Recently, a young hardware company contacted me to get help with an urgent field issue: batteries were melting enclosures. Previous lots of batteries had performed correctly -- shutting down if the battery got too hot during charging. In the most recent lot of thousands of units, however, some percentage of batteries were not shutting down as designed and creating thermal runaway that released smoke and melted enclosures.

Traceability is a place where many companies cut corners in favor of the many other challenges involved in bringing a physical product to market, and they do so at great peril.

Through failure analysis it was discovered that an unapproved change had been made by an upstream vendor. This is a nightmare scenario: with only a lot number, it’s impossible to tell when the change occurred and which of the units already shipped to customers were also not built to the specification. Do you recall and replace the whole lot of thousands, even if there’s only a few bad units? Depending on the severity, you might have to.

The case for traceability

Traceability is a place where many companies cut corners in favor of the many other challenges involved in bringing a physical product to market, and they do so at great peril. The simplest (and most powerful!) form of traceability is assigning individual serial numbers to each individual unit, known as serialization. That unique serial number often encodes important “breadcrumb information”, such as the date and time, the line or machine number, the vendor name, the configuration or work order, etc. This detailed information makes it possible to trace a change back to a specific date and time.

In the example above, the company could look up the serial numbers of the batteries in the affected lot to identify when the unapproved change had been made. Through additional destructive testing, it might be possible to demonstrate a pattern in the failures, narrowing the suspect portion of the population and showing that the remaining thousands of units are safe.

Teams with experienced engineers know that serialization is important and will do it from Day 1 -- even at a company with fewer resources. It’s so important to the hardware development process that it’s number five on the Shedletsky Test. If the product is complex or if there’s multiple vendors for a single component, these teams may also serialize the modules: chips, PCBs, enclosure parts, displays, cameras, and more.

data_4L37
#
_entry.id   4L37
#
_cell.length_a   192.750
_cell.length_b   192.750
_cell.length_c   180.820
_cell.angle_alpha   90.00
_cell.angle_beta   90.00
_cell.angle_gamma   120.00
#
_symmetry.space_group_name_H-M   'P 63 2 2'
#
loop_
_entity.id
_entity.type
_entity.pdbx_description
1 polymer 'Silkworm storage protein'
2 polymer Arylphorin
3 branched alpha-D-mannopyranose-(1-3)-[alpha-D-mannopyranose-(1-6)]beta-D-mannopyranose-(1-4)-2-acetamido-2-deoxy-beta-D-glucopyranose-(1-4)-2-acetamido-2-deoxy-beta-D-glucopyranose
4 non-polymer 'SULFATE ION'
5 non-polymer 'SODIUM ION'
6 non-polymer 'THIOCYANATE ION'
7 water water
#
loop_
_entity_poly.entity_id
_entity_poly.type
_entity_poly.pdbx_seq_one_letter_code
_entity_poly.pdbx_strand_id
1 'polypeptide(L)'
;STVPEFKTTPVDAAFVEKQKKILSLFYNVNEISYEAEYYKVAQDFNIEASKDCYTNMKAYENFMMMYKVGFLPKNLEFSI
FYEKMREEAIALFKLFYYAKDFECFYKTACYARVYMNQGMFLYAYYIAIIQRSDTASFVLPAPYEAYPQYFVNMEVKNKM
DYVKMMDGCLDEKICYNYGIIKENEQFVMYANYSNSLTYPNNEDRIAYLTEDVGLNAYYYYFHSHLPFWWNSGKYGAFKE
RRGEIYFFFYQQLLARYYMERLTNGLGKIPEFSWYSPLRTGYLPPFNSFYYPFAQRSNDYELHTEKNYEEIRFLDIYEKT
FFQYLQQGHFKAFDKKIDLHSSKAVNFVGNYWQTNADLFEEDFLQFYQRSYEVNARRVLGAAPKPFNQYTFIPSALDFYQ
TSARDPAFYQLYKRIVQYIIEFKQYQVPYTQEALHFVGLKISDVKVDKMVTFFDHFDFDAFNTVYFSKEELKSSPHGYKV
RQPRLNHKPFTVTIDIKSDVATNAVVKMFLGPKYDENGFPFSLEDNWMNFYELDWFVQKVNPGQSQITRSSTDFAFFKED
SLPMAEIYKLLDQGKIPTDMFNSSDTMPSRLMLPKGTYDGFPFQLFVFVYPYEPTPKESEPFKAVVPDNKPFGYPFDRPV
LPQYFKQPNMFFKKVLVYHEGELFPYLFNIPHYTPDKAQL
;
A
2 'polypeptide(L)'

The combined information in all of these serial numbers can provide some interesting insights during a failure analysis process. While more advanced traceability is possible, the humble serial number unlocks many benefits to your hardware development process, enabling your team to start tracking other information on top of it -- such as timestamps at key stations, performance based test results, reliability results, and even field performance.  Each of these data points can help improve operational efficiency or accelerate your failure analysis process during development.

Put it into action

Implementing basic unit serialization is usually as easy as asking your contract manufacturer to start printing out barcode stickers that are scanned at key assembly or test stations and ultimately transfer to the final packaging. More advanced methods include laser etching the serial number on a visible part of the enclosure, enabling a customer to report the serial number back to you should anything happen in the field. The key point is that there are inherent manufacturing variations, intentional or not, and assuming that thousands of units in one lot all have the same “history” is a flawed assumption that can cost your company money, time, and reputation.

Layering Instrumental technology on top of basic serialization will supercharge issue traceability and failure analysis. Contact us to learn more.